Dr Michael Molitor Public lecture - De-carbonising for growth: why everyone is wrong about the costs of addressing climate change
20 April 2014
We will rapidly de-carbonize the global energy system not because we care sufficiently about the enormous risks flowing from a climate system profoundly modified by human activity but because, in the absence of this gigantic infrastructure investment opportunity, we will never generate sufficient economic growth between now and 2050. This inevitable outcome has dramatic implications for Australia's future energy supply and prosperity.

Plastic bottle caps found in the ocean (source: NOAA PIFSC) Ocean debris leads the way for castaway fisherman
05 February 2014
The fisherman who washed up on the Marshall Islands last weekend was very lucky to have stranded on a remote beach there. The currents in the Pacific Ocean would have inevitably taken him into the great garbage patch of the North Pacific, where he could then have been floating for centuries to come.

Man in heat wave Get used to heat waves: extreme El Niņo events to double
20 January 2014
Extreme weather events fuelled by unusually strong El Niņos, such as the 1983 heatwave that led to the Ash Wednesday bushfires in Australia, are likely to double in number as our planet warms.

More news...

Copenhagen Diagnosis logo

The Copenhagen Diagnosis

On 25th November 2009 members of The Climate Change Research Centre, as part of a group of 26 international climate scientists, were part of a major international release of a new report synthesizing the latest climate research to emerge since the last IPCC Assessment Report of 2007.


World map

There are no time-travelling climatologists: why we use climate models

In the absence of time-travelling climatologists, models are unrivalled tools for understanding our changing climate system. That is, climate models are scientific tools. We should recognise them as such and consider them with rigorous scientific, not political, scepticism.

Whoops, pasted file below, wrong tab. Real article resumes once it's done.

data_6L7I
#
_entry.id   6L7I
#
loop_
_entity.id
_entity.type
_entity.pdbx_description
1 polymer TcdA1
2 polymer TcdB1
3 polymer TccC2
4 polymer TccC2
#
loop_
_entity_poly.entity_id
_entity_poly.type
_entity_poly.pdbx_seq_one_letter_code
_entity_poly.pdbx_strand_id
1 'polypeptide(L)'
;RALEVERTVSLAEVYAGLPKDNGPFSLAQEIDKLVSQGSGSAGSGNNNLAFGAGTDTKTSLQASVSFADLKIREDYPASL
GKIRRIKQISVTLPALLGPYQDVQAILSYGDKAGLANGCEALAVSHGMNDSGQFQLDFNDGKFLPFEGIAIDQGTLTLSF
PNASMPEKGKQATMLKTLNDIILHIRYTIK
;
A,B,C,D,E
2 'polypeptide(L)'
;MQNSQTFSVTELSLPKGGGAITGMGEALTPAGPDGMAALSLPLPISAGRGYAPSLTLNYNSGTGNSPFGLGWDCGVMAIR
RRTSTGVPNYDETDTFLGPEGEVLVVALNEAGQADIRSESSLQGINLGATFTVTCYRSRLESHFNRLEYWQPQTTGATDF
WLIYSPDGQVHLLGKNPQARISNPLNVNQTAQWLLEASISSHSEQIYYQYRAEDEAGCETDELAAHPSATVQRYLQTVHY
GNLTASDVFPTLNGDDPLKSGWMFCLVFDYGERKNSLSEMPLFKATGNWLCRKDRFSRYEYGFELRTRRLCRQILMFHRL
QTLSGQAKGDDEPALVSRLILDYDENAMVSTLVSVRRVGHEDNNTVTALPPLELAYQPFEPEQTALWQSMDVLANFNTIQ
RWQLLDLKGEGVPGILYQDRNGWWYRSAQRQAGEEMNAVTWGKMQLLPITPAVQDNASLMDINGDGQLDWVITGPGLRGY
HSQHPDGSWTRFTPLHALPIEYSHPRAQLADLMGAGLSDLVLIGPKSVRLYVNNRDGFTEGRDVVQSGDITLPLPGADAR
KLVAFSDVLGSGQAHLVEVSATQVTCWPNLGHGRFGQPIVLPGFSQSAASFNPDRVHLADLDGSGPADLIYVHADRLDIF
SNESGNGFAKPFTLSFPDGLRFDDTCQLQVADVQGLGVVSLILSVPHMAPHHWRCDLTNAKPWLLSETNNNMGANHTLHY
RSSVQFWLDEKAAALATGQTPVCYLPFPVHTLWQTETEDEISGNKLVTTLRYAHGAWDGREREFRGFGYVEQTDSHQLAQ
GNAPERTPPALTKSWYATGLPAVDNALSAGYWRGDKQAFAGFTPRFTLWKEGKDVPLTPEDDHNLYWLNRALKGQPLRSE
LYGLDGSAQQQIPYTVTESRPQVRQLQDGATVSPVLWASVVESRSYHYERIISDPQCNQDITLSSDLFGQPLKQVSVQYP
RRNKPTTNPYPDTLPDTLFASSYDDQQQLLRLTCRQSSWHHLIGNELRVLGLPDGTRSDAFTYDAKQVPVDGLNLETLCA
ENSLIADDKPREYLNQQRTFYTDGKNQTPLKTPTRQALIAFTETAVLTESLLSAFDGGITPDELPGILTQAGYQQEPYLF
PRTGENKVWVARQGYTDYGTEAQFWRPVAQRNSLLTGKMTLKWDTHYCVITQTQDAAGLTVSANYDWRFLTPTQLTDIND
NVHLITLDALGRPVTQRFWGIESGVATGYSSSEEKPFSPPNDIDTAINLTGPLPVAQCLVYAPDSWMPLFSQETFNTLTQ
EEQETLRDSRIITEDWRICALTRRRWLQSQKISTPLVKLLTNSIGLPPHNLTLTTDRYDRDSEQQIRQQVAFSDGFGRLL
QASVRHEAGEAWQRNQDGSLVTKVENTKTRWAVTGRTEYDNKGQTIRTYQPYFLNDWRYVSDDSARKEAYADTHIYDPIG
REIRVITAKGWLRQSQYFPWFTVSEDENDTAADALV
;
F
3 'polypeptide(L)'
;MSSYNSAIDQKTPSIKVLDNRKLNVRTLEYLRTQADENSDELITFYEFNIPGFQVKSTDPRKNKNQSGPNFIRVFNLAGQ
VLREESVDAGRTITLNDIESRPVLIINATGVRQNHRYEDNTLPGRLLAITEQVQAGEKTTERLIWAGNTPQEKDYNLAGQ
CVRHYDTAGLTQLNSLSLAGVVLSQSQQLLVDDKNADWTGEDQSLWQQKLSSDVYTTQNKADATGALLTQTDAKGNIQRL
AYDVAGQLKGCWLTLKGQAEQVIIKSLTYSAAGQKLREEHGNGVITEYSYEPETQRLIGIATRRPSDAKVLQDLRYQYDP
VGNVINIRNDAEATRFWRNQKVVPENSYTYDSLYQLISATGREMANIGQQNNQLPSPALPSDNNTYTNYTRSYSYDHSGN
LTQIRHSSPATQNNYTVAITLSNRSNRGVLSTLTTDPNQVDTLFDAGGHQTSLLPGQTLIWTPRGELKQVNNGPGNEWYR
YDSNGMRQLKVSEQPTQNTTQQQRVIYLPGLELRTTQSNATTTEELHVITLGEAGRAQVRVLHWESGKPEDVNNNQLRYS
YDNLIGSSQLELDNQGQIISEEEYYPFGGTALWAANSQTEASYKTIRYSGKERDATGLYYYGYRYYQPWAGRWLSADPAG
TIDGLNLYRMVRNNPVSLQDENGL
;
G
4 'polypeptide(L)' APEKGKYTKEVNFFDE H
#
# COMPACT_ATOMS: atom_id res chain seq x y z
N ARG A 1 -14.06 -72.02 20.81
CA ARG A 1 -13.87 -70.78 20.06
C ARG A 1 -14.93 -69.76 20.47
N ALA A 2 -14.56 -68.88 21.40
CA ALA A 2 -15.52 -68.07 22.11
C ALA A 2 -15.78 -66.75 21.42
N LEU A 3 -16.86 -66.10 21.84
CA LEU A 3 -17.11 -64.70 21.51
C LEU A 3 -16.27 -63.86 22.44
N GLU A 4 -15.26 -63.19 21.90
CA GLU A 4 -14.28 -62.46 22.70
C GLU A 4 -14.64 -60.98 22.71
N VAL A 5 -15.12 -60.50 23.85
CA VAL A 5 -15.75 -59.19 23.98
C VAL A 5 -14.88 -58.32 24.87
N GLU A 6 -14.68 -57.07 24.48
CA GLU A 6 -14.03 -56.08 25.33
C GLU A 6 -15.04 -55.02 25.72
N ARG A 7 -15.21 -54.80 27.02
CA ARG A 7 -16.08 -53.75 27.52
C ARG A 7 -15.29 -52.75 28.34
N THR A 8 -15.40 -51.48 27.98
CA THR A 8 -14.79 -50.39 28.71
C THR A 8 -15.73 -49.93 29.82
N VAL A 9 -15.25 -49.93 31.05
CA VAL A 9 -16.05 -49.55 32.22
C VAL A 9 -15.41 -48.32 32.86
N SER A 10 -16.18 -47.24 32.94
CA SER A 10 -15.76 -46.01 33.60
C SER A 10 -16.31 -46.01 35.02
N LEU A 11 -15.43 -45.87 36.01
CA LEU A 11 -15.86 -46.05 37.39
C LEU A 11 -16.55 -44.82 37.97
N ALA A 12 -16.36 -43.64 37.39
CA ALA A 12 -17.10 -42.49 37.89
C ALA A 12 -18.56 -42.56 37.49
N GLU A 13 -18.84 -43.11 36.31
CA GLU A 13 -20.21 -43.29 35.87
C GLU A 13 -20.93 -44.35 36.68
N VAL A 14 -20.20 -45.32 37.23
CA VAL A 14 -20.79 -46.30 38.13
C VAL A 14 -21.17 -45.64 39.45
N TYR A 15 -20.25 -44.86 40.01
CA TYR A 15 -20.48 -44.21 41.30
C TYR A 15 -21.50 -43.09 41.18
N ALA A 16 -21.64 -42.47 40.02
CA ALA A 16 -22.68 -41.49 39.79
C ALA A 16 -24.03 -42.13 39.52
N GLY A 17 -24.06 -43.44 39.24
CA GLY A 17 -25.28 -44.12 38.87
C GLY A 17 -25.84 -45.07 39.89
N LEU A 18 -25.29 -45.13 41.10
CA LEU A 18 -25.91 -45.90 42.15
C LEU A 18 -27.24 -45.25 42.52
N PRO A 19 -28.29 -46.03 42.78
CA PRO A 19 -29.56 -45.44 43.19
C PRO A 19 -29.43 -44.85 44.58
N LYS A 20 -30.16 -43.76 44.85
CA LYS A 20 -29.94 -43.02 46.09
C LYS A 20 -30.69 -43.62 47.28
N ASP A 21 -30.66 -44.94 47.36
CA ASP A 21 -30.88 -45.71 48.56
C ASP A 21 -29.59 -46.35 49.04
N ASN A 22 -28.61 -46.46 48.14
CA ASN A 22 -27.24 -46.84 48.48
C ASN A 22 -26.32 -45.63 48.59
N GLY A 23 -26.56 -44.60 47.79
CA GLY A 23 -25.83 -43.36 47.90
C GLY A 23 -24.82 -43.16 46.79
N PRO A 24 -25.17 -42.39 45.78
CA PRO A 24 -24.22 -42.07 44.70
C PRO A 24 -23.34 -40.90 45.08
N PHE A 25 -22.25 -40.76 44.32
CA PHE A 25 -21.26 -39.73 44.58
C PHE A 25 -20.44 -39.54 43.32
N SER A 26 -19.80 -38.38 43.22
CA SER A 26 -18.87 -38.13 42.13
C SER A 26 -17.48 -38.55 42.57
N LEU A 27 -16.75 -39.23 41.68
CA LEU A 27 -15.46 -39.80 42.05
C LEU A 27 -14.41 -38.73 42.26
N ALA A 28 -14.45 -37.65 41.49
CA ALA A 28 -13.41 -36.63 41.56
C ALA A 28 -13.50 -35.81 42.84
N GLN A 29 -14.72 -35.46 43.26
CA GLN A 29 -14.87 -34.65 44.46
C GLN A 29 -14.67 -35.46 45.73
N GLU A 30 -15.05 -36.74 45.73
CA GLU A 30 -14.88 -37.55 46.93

The Big Engine 2: oceans and weather

Federation Fellow and 2008 Eureka Prize winner, Professor Matthew England of CCRC, on the latest research into the role oceans play on weather.


Smoke stack

The Science of Climate Change: Questions and Answers

Co-authored by Professor Steven Sherwood and Professor Matt England of CCRC, this Academy of Science report aims to summarise and clarify the current understanding of the science of climate change for non-specialist readers.


Ocean weather

The Big Engine 1: oceans and weather

Federation Fellow and 2008 Eureka Prize winner, Professor Matthew England of CCRC, on the latest research into the role oceans play on weather.


Tree rings

New insights into the climate of the past 2,000 years

A comprehensive new scientific study has revealed fresh insights into the climate of the past 2,000 years, providing further evidence that the 20th century warming was not a natural phenomenon. After 1900, increasing temperatures reversed a previous long-term cooling trend. This 20th Century warming has occurred simultaneously in all regions except Antarctica.



The dynamics of the global ocean circulation

The ocean is far from a stagnant body of water. Instead, it is constantly in motion, at speeds from a few centimetres per second to two metres per second in the most vigorous currents.


Plastic rubbish

Leave the ocean garbage alone: we need to stop polluting first

Recent plans to clean plastics from the five massive ocean garbage patches could do more damage to the environment than leaving the plastic right where it is.


Plastic rubbish

Charting the garbage patches of the sea

Just how much plastic is there floating around in our oceans? Dr Erik van Sebille from UNSW's Climate Change Research Centre has completed a study of ocean "garbage patches", and has found that in some regions the amount of plastic outweighs that of marine life.